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Managing your mental health during physical illness

I've been riding a pretty vicious mental illness train for almost ten years now. During those ten years I have had some of the best days of my life to date, but I've also been on deaths door tackling my own brain. Mental illness is rough, so how do we manage our mental health when we are physically unwell or have a chronic illness. I am absolutely no where near an expert, but this is what I have found has worked for me...

Write things down

The brain fog we experience when mentally and/or physically unwell is real folks. I can't remember the amount of times I realised I had an appointment ten minutes before and had to rush there Speedy Gonzales style; or how many times I've arrived at my doctors' office and completely forgotten all the things I wanted to talk to them about; or how easy it is to forget about the good times when I'm in my darkest. I tried everything to rectify this, I bought diaries, stickers, sticky notes, set alarms throughout the day but nothing worked quite like I needed it to.

The Google Calendar on my phone has changed my life. I have my phone on me almost all of the time so for a few years now I write almost everything in my calendar and change the timing of the alarm before my appointment depending on how far away it is etc.

My Google Calendar has been amazing at helping me remember when I have things on but boy howdy has the humble notes app been incredible too. I have ongoing notes for all of my doctors, physios and psychs and whenever I think of a question or something I want to talk to them about I write it down. Literally whenever it pops up.

Find your inner circle

Knowing and understanding who the people are that I can trust the most has been so important in managing my mental and physical health. Take time to think about who you can tell certain things to, it is worth it.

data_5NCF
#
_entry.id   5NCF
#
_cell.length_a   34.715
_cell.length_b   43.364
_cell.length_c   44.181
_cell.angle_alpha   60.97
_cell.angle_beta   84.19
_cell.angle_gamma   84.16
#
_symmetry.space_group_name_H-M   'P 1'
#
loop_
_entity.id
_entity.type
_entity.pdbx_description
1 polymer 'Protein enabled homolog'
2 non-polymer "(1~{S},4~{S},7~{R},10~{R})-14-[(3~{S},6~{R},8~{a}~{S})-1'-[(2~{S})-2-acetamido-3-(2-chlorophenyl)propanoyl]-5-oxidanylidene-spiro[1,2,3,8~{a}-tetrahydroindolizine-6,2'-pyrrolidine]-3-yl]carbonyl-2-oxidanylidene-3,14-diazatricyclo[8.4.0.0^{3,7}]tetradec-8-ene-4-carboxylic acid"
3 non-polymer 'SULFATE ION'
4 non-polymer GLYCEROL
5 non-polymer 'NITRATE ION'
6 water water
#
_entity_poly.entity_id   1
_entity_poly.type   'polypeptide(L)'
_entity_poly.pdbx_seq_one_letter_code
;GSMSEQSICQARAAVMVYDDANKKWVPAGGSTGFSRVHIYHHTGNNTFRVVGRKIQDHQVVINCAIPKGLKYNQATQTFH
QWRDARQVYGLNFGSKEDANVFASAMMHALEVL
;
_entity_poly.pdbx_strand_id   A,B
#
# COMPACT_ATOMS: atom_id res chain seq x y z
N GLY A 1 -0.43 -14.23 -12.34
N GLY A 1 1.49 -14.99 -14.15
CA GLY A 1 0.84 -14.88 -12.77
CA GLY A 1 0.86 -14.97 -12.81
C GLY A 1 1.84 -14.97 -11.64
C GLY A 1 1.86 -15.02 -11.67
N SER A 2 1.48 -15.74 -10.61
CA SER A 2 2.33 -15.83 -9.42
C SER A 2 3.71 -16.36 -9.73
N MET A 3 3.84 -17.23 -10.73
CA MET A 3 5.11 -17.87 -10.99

Find a hobby that works with your illness

Sadly, it's not uncommon to lose the ability to do some of your hobbies through mental or physical illness. It has been so important for me to find things to replace hobbies I used to love but am unable to do. I really struggle reading because of brain fog, for example, so have been listening to books on the Audible app for a few years now and love it! Try some things out - I have been shocked by some of the things that I have turned out to love.


I'll be honest, the first time my psych recommended I try out journaling I absolutely hated the idea. I thought I just wasn't someone who could journal without feeling a bit silly. Boy was I wrong - within a year I had filled three large Moleskine note books with drawings, journal entries and bullet journal spreads. I actually used to use these journals instead of my notes app but ended up transitioning to my phone which I have found works better for me in that aspect. Journalling is a perfect way to get your thoughts out of your head, it helps me to "talk" things through without having to be with a friend. I cannot recommend journalling enough.

Be honest

I'm still working on this one. I often feel like whatever is going on in my body is all in my head. But being honest and telling my doctors and providers any and all of my symptoms has actually helped us narrow in on specific diagnoses. And I have never been made to feel silly, if anything they have told me that I should have mentioned it sooner. Be your own advocate - you deserve it.

Seek professional help

Finding the right fit for a mental health provider can be a long and tiering task, but I can't even describe how relieving and helpful it is when you find the right fit. My recommendation would be to ask a doctor or friend who knows you well for some recommendations. They might be able to recommend someone who they think could fit you and your specific issues well.

Know your worth

You are worthy of help, love and good health. Trust me.

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